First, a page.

WHAT IS A HANDS ON REVIEW?
"Hands on reviews" are a journalist's first impressions of a game based on spending some time with it ahead of our full review. In this case, we played 15 minutes of Gunfight mode at Gamescom 2019. The important thing is we have been able to play with it ourselves and can give you some sense of what it's like to enjoy, even if it's only an embryonic view. For more information, see TechRadar's Reviews Guarantee.
Over the last 15 years or so, we've grown used to seeing a new Call of Duty grace our consoles every single year. And, for the last few years, it's felt like the venerable franchise has increasingly been grasping for straws – even including a Battle Royale mode in the most recent entry.
However, fast forward to 2019, and this soft reboot of Call of Duty: Modern Warfare might be bucking this trend of bigger battles, a là Fortnite, in lieu of the smaller, more intense Gunfight game mode. Now, while we do know that a single player campaign is coming to Call of Duty: Modern Warfare, and that it's especially brutal, we were limited to about 15 minutes of gameplay in the Gunfight mode.
This is essentially a 2v2 battle to the death: each player has one life, and if you die, you have to wait until the next round to try again. Rounds are fast, frenetic and deadly.
Fast and furious
One of the biggest trends over the last couple years is the Battle Royale – or, taking a huge amount of players, dumping them on a single map in a fight to the death. Activision has itself cashed in on this craze with the inclusion of a Battle Royale mode in Call of Duty: WWII, but not this time.
Gunfight will pit two teams of two players against each other in a frantic fight to the death on extremely small maps. And, don't think you can just camp in a corner and wait it out either – once the timer runs down, you have to capture a flag in order to win, driving any surviving players to the middle of the map to duke it out.
Not that we ever saw this timer actually appear in our time with the game. In fact, most rounds were over in a matter of seconds: the enemy team either rushing us or sniping us from the other side of the map. At this point, it's Call of Duty tradition to die almost immediately upon seeing an enemy player, and this new game mode doesn't disappoint. If you're looking for a quick game mode that you can sneak in on your lunch break, Call of Duty: Modern Warfare has you covered.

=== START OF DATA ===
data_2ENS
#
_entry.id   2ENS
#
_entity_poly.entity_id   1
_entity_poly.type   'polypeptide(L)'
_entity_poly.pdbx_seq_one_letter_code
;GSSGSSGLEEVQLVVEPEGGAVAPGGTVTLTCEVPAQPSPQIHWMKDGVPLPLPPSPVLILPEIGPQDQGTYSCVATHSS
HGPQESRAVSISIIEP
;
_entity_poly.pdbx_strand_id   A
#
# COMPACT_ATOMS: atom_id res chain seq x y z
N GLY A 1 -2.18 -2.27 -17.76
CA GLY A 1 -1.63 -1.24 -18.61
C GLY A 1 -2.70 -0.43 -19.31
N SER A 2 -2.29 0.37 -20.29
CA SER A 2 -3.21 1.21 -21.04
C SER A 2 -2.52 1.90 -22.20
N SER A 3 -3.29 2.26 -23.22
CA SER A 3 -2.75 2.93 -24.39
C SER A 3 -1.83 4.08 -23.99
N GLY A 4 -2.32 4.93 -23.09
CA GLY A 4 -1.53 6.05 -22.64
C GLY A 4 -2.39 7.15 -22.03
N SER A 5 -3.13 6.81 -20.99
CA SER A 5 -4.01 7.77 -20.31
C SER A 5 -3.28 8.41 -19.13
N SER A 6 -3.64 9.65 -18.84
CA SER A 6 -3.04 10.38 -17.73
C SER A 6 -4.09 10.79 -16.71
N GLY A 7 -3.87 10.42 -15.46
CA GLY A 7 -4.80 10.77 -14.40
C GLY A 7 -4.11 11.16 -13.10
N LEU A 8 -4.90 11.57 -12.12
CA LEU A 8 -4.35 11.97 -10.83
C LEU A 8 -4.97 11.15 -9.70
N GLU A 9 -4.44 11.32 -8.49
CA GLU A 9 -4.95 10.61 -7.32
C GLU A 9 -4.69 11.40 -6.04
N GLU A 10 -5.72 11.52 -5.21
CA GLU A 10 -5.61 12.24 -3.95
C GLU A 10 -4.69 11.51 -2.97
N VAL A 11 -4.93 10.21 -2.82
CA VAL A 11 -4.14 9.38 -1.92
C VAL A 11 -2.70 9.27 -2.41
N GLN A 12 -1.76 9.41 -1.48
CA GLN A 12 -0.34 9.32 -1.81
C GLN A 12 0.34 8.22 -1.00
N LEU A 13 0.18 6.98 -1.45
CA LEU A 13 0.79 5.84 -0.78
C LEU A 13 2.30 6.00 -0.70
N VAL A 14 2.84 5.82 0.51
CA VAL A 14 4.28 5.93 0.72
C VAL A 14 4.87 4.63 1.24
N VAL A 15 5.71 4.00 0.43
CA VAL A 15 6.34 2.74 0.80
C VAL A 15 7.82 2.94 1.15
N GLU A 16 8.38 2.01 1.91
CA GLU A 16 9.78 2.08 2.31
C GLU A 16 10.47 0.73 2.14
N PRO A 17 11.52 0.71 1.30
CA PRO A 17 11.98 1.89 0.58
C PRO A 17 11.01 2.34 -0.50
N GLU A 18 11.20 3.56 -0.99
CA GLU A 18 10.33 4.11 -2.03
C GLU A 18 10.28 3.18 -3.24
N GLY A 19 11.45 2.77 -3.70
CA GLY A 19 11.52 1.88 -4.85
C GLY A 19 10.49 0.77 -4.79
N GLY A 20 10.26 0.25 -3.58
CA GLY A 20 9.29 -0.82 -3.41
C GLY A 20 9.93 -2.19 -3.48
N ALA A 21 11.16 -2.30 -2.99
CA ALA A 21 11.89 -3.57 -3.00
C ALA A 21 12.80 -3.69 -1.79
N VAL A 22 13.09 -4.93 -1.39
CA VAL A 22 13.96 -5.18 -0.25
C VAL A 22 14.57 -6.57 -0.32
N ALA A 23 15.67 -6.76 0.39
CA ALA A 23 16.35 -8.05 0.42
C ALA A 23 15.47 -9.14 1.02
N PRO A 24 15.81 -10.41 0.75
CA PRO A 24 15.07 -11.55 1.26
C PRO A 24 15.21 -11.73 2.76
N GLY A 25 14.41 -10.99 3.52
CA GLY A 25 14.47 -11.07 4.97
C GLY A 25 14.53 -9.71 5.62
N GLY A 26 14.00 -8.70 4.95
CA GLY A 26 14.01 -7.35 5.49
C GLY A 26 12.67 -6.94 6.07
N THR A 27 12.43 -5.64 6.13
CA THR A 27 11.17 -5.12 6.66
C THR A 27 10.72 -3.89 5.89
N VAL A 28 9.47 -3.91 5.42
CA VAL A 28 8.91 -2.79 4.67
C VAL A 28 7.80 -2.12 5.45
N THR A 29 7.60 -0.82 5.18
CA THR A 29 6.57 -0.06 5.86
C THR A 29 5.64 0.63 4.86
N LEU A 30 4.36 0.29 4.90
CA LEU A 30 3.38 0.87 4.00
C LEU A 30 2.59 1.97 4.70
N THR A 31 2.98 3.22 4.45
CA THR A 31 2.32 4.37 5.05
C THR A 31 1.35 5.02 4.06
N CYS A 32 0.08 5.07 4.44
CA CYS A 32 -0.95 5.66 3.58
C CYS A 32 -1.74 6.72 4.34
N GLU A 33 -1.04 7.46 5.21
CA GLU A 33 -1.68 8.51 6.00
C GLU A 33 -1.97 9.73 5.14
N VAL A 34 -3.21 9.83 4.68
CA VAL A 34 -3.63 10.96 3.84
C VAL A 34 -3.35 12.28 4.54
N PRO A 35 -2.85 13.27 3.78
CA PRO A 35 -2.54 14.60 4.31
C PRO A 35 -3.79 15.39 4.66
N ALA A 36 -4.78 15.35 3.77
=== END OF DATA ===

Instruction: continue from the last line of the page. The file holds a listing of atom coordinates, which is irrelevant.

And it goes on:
The Call of Duty: Modern Warfare demo we got our hands on was played entirely on a night-time version of the King map. This map is tiny, dark and filled with shadows, making for an amazing experience both to play and look at.
It doesn't hurt that Call of Duty: Modern Warfare is using Nvidia Turing technology to implement both ray traced shadows and ambient occlusion. In a map filled with dim light sources and shadow, this made for a great showcase for what the Nvidia Turing-backed technology can do.
Now, if you play fast-paced shooters online, you likely prefer high frame rates over some extra eye candy, but the game felt incredibly smooth even with all the RTX effects enabled. We didn't see a frame rate counter, and we didn't see what resolution the game was running at, but we think you'll be able to have all the eye candy turned on, while still being able to top the leaderboards – provided you have at least an Nvidia GeForce RTX 2060, of course.
This ray tracing functionality does have one critical effect on the game, though: this is clearly the best looking Call of Duty game yet.
Call of Duty: Modern Warfare is still very much a Call of Duty game. The core DNA of the franchise is very much alive, and it may be stronger than ever thanks to this new Gunfight mode.
Now, don't get us wrong: if you haven't been a fan of the franchise, this game probably won't change your mind. However, if you've been sitting on the sidelines, waiting for Call of Duty to return to its roots – if you consider Call of Duty 4: Modern Warfare to be its roots – you might want to check this one out.
- Gamescom 2019: schedule, dates, predictions, news and rumors